The Evolution of Microenterprise Strategies in the United States
Akpinar, Brigit Duggan
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Forty years ago President Lyndon B. Johnson put into motion legislation designed to strike a blow at the causes and consequences of poverty. Although newer strategies aimed at poverty reduction have been developed over the intervening years, it is easy to conclude from observing newspaper headlines that poverty continues to be a pressing problem. Microenterprise is one of the more recent poverty alleviation strategies. As a strategy, microenterprise has emerged only recently in the United States, following the example of the Grameen Bank in Bangladesh. Initially, in suit with the model of the Grameen Bank, microenterprise programs focused on the provision of credit. Over time, however, American microenterprise programs have adapted and evolved, shifting their focus away from credit to training and technical assistance. This paper performs first-order and second-order analyses in an attempt to understand how the microenterprise model has evolved in the United States. The first-order analysis will examine the economic, social and political contexts that constrain credit oriented microenterprise strategies. The second-order analysis will examine these contexts with regard to the process of diffusion of innovations. The first-order analysis will reveal the contexts within the United States that have precluded the widespread adoption of the original strategy, while the second-order analysis will reveal how context constrains or facilitates the process of diffusion.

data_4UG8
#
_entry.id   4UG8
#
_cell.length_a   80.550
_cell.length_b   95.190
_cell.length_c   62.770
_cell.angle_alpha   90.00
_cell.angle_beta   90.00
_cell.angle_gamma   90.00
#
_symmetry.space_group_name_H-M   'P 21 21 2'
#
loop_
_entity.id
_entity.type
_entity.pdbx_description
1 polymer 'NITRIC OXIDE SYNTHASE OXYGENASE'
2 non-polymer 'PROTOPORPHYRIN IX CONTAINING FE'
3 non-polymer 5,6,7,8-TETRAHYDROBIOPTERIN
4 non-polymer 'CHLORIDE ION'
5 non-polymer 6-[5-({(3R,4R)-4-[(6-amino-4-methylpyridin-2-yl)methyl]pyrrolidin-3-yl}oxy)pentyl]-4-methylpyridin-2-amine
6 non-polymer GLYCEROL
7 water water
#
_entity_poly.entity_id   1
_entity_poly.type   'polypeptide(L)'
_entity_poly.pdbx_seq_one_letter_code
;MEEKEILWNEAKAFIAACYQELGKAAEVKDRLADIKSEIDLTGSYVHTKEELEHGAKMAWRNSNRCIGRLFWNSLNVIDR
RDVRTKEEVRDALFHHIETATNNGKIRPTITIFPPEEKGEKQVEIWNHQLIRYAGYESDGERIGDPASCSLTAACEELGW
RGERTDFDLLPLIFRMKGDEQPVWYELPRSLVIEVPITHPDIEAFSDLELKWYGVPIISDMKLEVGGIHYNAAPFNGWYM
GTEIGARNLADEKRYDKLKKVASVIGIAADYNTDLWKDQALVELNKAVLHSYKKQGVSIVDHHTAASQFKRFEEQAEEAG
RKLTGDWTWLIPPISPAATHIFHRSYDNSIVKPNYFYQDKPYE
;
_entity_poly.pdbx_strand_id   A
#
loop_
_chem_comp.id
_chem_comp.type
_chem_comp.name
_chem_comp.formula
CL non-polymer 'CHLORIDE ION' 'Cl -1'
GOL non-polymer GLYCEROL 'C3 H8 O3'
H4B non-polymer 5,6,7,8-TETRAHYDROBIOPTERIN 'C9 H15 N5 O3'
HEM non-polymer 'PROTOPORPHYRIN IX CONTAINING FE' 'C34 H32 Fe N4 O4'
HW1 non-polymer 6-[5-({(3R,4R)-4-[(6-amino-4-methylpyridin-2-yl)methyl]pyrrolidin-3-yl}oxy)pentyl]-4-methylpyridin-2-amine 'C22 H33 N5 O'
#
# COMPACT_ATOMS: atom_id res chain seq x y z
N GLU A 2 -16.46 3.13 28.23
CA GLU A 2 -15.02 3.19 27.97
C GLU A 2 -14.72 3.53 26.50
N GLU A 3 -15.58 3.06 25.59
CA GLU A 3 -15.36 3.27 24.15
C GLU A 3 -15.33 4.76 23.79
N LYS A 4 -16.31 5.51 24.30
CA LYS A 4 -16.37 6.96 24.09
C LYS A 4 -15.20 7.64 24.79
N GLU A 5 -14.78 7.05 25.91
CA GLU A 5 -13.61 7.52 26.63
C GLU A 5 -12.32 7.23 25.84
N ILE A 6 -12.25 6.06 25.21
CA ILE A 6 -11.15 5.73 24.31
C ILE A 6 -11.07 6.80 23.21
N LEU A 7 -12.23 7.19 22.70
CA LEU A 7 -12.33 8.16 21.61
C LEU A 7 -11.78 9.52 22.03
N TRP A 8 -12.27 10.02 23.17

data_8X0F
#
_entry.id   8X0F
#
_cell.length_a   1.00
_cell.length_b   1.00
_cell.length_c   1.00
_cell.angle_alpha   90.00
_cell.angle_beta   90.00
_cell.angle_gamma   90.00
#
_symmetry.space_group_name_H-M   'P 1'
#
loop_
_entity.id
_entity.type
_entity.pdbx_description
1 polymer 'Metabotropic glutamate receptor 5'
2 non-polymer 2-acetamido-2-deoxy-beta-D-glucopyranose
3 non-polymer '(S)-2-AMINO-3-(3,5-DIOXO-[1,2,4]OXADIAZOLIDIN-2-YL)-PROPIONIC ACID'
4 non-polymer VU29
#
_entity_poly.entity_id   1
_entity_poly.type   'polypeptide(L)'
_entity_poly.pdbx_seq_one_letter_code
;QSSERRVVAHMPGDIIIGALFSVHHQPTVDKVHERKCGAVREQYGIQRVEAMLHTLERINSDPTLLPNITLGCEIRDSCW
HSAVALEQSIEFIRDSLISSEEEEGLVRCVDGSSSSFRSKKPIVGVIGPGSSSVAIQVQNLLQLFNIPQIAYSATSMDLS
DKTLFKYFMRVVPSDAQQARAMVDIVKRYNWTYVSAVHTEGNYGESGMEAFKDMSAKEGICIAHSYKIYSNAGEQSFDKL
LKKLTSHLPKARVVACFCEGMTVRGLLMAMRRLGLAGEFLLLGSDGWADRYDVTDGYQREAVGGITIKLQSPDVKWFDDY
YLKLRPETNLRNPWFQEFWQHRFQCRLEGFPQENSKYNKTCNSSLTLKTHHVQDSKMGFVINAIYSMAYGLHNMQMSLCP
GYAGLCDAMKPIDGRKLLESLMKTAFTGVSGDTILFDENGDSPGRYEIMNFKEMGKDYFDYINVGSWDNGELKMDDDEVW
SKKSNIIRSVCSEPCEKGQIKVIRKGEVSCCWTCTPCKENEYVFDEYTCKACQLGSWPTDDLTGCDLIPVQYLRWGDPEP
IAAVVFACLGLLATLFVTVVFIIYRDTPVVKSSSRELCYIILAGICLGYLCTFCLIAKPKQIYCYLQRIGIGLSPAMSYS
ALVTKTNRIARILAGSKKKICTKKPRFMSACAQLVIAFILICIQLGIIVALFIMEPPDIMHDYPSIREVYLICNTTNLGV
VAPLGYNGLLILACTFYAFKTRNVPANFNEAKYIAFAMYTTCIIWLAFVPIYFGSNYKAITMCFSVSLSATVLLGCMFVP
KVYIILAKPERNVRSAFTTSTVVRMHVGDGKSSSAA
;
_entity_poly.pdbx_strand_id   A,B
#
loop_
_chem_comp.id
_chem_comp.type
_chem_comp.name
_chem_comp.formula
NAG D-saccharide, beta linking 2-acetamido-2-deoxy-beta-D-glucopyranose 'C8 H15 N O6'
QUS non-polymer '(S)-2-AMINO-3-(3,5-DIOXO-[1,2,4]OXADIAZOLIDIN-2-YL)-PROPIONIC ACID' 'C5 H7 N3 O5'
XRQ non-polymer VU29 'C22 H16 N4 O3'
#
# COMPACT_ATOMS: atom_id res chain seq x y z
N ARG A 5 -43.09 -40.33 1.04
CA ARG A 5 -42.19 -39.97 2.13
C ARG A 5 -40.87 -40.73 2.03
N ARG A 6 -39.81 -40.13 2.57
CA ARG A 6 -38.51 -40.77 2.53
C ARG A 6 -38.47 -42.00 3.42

- Masters Theses